When it comes to keeping stats, Joe and I are definitely old school, where a hit is a hit when it's a hit. A lot of coaches, however, don't necessarily see things that way, choosing to give his or her player the benefit of the doubt, so to speak.
The story that best describes that is many years ago getting a call from an area coach. In giving me the details about the game, the coach described a home run the coach's player was credited for. To paraphrase, the coach said it was a ground ball that went through the shortstop's legs, under the leftfielder's glove and past the centerfielder, who tried to barehand the ball as it was slowing down.
When I informed this coach that really it sounded like the person reached home on three errors than a home run, the coach's response was, "well, in our book it's a home run."
It's interesting that in the last several years since we've been taking complete boxscores at the Freeman, there have been times when both coaches will actually provide a boxscore. For our local teams, the home teams are required to call in league games, but when local teams go on the road to play an out-of-area team, really the local team is supposed to call as well.
On those occasions when we get boxscores from both teams, it's interesting to compare the two. As my friend Joe said, it's like getting two different games.
I bring this up because -- with the high school baseball and softball seasons winding down -- it won't be long before our All-Star teams appear. As mentioned in this space before, being a small newspaper with a lot of area teams, we don't get the opportunity to cover a lot of games.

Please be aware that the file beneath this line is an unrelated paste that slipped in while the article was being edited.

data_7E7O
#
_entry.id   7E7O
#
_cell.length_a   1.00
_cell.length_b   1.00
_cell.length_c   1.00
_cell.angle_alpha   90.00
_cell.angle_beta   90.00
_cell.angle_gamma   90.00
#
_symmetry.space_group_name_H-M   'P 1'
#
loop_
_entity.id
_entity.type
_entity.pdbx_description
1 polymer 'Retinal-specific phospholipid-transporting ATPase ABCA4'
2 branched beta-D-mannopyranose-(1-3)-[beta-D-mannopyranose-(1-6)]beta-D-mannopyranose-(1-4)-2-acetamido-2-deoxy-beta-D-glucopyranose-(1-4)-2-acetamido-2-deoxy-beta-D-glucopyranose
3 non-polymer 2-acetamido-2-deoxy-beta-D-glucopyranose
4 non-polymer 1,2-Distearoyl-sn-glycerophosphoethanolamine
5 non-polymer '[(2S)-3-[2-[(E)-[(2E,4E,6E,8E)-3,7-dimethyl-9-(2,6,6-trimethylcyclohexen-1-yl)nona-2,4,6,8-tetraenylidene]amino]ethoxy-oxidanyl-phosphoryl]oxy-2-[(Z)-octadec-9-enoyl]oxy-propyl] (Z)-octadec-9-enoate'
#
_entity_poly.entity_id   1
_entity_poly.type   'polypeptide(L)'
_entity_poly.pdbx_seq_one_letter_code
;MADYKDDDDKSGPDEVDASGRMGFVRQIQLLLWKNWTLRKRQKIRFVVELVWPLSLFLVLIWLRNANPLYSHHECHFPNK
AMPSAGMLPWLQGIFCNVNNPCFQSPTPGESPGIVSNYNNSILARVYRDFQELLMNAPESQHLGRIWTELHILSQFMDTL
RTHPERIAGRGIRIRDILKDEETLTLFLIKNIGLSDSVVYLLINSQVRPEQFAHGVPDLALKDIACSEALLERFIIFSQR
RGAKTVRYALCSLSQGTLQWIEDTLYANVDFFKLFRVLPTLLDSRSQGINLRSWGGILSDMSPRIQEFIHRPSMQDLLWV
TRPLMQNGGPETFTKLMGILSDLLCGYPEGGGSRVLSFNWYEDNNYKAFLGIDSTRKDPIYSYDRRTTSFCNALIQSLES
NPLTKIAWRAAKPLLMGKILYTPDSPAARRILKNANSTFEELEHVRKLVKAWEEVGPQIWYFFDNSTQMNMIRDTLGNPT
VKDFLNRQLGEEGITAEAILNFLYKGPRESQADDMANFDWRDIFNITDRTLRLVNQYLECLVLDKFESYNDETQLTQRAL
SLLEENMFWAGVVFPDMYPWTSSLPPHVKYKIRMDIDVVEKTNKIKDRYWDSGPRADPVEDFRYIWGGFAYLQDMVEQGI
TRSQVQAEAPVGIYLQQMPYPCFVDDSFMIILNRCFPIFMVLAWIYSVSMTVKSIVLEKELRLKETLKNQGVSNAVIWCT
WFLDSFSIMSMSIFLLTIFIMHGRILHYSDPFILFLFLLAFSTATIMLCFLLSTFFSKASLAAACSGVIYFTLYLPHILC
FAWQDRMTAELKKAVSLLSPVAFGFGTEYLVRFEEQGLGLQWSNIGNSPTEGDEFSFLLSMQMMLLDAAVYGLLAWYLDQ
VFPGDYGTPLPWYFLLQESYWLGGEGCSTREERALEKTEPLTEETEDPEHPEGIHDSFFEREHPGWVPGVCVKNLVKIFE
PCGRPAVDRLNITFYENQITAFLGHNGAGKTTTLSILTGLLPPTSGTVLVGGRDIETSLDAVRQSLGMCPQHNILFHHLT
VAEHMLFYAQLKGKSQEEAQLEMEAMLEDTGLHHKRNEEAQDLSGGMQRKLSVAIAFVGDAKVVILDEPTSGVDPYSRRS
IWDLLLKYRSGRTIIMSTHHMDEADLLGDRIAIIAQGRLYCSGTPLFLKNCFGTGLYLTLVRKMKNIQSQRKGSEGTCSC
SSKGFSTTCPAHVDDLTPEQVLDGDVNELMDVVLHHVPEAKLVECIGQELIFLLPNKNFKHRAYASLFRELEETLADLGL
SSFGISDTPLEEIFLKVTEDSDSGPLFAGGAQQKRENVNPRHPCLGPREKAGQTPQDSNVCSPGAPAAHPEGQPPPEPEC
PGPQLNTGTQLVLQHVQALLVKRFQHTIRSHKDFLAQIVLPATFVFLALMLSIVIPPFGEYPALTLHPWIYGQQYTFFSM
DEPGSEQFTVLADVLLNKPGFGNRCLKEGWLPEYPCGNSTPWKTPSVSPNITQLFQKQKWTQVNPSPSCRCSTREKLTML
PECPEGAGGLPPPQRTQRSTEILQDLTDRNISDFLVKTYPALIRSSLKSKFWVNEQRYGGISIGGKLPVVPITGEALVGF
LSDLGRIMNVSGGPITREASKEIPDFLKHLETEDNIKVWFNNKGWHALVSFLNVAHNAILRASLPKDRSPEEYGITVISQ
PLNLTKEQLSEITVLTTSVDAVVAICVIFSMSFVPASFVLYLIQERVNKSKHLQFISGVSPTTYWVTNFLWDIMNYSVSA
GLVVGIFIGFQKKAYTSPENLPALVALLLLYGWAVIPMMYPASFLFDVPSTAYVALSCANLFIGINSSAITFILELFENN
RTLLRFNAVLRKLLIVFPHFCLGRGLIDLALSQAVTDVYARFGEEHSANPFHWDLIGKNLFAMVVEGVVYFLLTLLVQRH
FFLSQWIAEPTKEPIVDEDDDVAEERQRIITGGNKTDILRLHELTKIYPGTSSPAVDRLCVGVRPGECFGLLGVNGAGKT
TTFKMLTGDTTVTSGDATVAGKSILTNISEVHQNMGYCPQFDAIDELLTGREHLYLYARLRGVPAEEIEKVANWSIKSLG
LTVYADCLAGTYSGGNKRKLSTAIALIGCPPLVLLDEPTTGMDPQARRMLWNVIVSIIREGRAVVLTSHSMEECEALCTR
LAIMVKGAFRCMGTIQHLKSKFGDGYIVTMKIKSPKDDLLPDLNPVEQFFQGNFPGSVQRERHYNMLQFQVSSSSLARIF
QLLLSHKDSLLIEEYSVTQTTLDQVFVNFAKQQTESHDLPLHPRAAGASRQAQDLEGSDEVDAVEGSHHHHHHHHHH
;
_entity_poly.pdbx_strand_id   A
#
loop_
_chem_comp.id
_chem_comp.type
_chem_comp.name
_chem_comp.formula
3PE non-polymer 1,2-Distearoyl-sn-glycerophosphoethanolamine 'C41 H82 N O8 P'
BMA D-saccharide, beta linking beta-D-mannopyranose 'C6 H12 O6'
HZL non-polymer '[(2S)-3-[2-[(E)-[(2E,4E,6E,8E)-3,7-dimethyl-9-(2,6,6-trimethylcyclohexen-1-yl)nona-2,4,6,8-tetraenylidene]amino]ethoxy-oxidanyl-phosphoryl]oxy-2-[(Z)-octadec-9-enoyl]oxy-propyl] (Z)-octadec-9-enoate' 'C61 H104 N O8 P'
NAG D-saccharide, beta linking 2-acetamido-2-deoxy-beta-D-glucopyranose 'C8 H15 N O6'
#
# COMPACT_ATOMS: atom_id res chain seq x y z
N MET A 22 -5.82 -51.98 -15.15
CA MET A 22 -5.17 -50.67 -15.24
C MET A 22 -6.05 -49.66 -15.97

We rely on stats from our area coaches when picking our teams, and inevitably, we'll get the call from a coach or a parent arguing the validity of the stats from this baseball player or that softball player.
If we question one coach's stats, than we have to question them all. And that's impossibility.
So, understand, the process is not perfect. You try to do the best with the information that's provided.
Have a great day everyone, and, as always, take care and God bless.

Tuesday, June 5, 2007

That old feeling coming back

Hello all:
Maybe it's the weather or the time of year, but I'm getting the, itch to coach again.
For those of you who don't know, for the past 11 years I've been a "coach" for a summer softball program down in Orange County before retiring after last year. I've been very fortunate to be a part of some highly successful teams during my run.
I put coach in quotes because I kind of think of myself more as the comic relief than a coach, but given some great REAL coaches I've learned from over the years, I acquired some knowledge that I've been able to pass along to my teams over the years. I've had the privilege to meet some great people through softball -- including a gentleman by the name of Ralph Weekly, who is the head coach of the University of Tennessee squad that, as of this posting on Tuesday afternoon, is one win away from a national title.
For 11 years softball has been great to me. I've enjoyed the coaching end, no doubt, but the interaction with my friends on the coaching staff, as well as the girls on all those various teams, have made the experience all the more worthwhile. When my very good friend Jim Buyea decided to step down as coach, it made my decision to call it quits easy.
I was a little burned out. Hey, many years of coaching will do that, even on a summer team. I've had the opportunity to watch my three nephews play baseball this spring, something I have never had the opportunity to do with coaching and I find myself with a lot more free time.
I have to admit I've been finding myself the past couple of weeks thinking about softball and coaching and my kids.
I don't miss the time commitment -- working here at the Freeman until 1 a.m. on a Saturday, only to get up 4 to 5 hours later to head to a softball field to coach all day, then come back to work that night, leave 1 a.m. on Sunday and go through the whole routine again.